What on earth is happening in the House? -- And a Politics & Prose event
Tonight at 7 pm
For DC readers: I’ll be speaking tonight at Politics & Prose at Union Market from 7 to 8 p.m. If you can’t make it but want to support a local, independent bookstore, you can order the book through them.
I have a new story out today with Rachel Cohen that tries to explain the source of all the tension and anxiety among House Democrats this year, and the vehicle for the piece is a new primary challenger to Rep. Joyce Beatty in Columbus, Ohio, named Morgan Harper. Story is here and the top is pasted below.
Meanwhile, the recount in the Tiffany Cabán race goes on. This will get you up to speed. Related: a bill is awaiting Gov. Andrew Cuomo’s signature which would loosen the rules around the counting of votes cast as affidavits. If he signs it, Cabán likely wins. Cuomo supports her opponent, so he’s sitting on it.
When members of the Congressional Black Caucus took aim last week at New York Rep. Alexandria Ocasio-Cortez and the organization that boosted her primary campaign, Justice Democrats, there was no mystery as to the motive: It’s about the primaries.
Senior members of the CBC who have served in Congress for decades are suddenly facing challenges, or looking over their shoulders at one, disrupting the smooth, biennial tradition of effectively unopposed reelections.
On Friday morning, The Hill published a story quoting multiple members of the CBC, and anonymous staffers, accusing Justice Democrats of targeting members of color up for reelection.
That was followed Friday night with a controversial tweet blasting Ocasio-Cortez’s chief of staff, Saikat Chakrabarti, a co-founder of Justice Democrats. The tweet was sent from the account controlled by Rep. Hakeem Jeffries, who replaced his mentor, the ousted Joe Crowley, as chair of the House Democratic Caucus. Jeffries, a CBC member, has been the subject of a reported primary effort by Justice Democrats, but no one has yet to materialize (and the group denies it was recruiting anyone).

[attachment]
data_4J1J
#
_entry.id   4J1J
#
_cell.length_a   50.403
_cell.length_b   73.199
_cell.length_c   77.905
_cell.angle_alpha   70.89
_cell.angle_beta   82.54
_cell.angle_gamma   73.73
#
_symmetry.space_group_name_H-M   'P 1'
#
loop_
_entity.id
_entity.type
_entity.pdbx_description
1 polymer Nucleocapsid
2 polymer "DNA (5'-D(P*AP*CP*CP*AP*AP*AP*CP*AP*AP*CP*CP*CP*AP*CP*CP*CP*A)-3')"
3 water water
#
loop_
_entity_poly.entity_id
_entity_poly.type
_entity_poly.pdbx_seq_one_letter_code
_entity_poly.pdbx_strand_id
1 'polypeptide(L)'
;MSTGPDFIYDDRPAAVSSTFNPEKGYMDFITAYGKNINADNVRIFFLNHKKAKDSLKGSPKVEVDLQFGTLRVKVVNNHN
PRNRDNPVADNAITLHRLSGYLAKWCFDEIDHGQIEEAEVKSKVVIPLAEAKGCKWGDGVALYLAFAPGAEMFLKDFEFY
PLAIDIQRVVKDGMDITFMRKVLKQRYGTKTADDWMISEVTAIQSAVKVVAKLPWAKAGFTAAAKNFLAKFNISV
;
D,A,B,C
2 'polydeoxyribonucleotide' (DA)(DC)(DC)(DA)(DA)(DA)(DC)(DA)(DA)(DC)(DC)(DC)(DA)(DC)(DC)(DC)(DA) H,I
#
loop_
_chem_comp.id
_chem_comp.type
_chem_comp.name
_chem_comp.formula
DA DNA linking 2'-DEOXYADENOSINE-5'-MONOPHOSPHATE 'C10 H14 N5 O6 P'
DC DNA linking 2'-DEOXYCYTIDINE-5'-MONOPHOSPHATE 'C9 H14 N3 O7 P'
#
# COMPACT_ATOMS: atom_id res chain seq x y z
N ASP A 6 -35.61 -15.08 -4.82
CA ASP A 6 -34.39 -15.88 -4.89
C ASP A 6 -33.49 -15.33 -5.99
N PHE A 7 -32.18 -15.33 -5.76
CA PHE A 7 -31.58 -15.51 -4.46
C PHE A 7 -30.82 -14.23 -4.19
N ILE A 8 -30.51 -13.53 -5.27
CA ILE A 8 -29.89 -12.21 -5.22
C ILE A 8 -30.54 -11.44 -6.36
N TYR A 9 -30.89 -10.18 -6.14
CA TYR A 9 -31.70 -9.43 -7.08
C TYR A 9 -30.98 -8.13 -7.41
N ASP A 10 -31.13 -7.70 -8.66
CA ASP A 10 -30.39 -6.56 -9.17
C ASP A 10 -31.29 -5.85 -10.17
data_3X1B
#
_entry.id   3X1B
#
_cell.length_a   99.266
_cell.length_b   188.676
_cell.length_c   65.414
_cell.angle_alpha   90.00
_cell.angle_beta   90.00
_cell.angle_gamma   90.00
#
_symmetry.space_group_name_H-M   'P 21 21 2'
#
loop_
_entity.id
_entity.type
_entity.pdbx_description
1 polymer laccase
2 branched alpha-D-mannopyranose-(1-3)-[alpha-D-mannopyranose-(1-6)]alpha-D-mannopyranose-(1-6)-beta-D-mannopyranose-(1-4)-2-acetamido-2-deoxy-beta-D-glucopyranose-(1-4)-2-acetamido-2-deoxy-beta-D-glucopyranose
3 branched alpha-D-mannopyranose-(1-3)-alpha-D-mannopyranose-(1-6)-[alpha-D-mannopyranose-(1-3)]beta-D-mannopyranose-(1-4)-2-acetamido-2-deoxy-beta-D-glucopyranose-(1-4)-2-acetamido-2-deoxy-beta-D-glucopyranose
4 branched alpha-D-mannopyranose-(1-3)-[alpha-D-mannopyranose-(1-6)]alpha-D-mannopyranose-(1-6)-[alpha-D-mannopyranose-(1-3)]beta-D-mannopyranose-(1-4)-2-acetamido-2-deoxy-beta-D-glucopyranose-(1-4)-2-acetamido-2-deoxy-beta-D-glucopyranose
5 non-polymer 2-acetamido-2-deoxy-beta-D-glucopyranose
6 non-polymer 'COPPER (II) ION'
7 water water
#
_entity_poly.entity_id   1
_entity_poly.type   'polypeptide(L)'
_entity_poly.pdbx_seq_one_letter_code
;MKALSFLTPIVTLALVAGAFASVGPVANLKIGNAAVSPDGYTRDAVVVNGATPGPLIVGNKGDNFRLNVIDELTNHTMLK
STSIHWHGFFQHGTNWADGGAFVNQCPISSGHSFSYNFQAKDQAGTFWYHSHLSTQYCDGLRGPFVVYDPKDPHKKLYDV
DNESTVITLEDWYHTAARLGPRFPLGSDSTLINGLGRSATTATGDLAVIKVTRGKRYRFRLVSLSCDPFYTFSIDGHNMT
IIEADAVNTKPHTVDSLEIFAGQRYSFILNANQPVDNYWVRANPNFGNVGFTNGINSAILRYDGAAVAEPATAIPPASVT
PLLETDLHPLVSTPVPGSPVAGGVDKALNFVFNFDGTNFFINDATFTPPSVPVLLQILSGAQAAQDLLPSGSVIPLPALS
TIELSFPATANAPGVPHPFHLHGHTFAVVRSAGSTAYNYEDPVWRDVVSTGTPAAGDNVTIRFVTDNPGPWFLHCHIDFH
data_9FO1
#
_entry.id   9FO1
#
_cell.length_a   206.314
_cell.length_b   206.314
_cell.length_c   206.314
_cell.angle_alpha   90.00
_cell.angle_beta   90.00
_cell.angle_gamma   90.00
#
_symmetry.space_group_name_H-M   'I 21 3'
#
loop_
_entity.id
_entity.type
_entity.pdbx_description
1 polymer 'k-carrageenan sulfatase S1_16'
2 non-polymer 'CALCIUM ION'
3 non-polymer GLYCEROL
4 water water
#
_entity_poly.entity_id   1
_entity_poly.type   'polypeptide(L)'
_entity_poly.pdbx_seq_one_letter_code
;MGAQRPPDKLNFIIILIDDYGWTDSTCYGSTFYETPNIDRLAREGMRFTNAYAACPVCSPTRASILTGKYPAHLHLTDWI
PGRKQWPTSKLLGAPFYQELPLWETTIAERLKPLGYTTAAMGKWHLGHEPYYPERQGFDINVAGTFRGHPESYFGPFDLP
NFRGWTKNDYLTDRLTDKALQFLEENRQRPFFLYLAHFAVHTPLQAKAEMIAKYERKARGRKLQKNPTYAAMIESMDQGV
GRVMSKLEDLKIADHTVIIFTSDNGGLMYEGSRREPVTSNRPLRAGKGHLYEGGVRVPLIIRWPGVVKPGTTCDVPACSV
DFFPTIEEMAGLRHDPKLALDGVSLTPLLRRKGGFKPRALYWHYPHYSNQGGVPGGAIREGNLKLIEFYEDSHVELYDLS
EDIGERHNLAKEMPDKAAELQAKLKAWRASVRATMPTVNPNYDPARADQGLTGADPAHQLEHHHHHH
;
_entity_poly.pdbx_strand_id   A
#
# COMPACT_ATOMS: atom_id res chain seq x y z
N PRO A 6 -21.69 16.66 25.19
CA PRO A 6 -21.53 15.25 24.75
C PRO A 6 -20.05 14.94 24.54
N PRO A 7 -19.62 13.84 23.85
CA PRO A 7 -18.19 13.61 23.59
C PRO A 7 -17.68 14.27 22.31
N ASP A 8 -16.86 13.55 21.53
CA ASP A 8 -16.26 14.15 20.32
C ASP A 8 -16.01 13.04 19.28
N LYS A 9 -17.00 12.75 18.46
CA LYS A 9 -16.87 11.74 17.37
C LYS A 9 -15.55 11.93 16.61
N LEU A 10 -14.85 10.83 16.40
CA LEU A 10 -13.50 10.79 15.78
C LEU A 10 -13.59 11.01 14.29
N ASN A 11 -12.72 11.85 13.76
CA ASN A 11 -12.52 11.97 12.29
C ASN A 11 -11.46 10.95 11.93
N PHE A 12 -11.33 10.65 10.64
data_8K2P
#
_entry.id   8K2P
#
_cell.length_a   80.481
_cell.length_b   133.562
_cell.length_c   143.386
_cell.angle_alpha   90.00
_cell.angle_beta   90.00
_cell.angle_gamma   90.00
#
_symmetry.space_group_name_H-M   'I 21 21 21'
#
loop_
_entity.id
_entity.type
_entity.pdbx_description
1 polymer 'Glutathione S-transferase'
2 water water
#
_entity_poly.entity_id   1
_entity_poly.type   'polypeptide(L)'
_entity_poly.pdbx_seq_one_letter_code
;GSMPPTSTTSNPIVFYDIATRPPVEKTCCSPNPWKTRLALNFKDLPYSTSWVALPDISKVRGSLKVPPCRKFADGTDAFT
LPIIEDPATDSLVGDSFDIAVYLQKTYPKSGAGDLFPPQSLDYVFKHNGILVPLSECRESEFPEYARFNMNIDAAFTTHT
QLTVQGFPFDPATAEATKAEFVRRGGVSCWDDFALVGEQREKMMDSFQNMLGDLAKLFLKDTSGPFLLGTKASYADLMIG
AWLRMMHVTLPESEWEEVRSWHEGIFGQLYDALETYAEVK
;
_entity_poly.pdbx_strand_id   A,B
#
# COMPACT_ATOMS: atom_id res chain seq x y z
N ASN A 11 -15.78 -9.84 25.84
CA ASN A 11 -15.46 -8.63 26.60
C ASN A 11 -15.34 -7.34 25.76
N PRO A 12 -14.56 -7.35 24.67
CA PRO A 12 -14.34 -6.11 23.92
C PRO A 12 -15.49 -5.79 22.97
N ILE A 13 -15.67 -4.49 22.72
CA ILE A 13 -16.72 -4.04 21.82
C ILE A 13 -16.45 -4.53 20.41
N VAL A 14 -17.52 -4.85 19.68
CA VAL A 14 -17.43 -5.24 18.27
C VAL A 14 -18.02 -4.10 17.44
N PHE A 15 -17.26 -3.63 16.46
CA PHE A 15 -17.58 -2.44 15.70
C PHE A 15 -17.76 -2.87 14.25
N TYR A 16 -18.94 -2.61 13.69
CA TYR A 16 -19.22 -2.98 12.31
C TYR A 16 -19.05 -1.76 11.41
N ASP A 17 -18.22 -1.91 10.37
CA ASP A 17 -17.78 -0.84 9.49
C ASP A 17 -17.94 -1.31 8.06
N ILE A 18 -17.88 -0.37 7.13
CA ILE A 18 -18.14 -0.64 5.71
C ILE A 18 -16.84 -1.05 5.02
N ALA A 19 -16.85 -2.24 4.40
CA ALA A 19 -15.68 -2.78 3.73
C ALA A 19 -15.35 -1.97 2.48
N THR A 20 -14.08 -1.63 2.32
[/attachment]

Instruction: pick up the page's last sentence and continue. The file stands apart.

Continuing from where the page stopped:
It capped off a week in which House Speaker Nancy Pelosi singled out Reps. Ocasio-Cortez, Rashida Tlaib, Ilhan Omar, and Ayanna Pressley for criticism in an interview with New York Times opinion columnist Maureen Dowd, and followed it with a condemnation of Chakrabarti in a private caucus-wide meeting. Over the weekend, Democratic leaders leaked polling numbers purporting to show that Ocasio-Cortez and Omar were deeply unpopular with white, non-college-educated voters and putting the House majority at risk.
If Pelosi’s goal was to diminish the Squad and elevate the rest of her caucus, it backfired. President Donald Trump picked up on the poll, and Pelosi’s criticism, and suggested the four members of Congress all “go back” to a different country. “I’m sure that Nancy Pelosi would be very happy to quickly work out free travel arrangements!” he tweeted.
Party leaders who won back the House on a pledge to resist Trump are instead feeding him ammo to fire at members of their own party. The strange behavior is only explicable in the context of deep anxiety around the vulnerability of incumbency. To get a sense of just why incumbent Democrats are lashing out so wildly, the case of Columbus, Ohio, is instructive.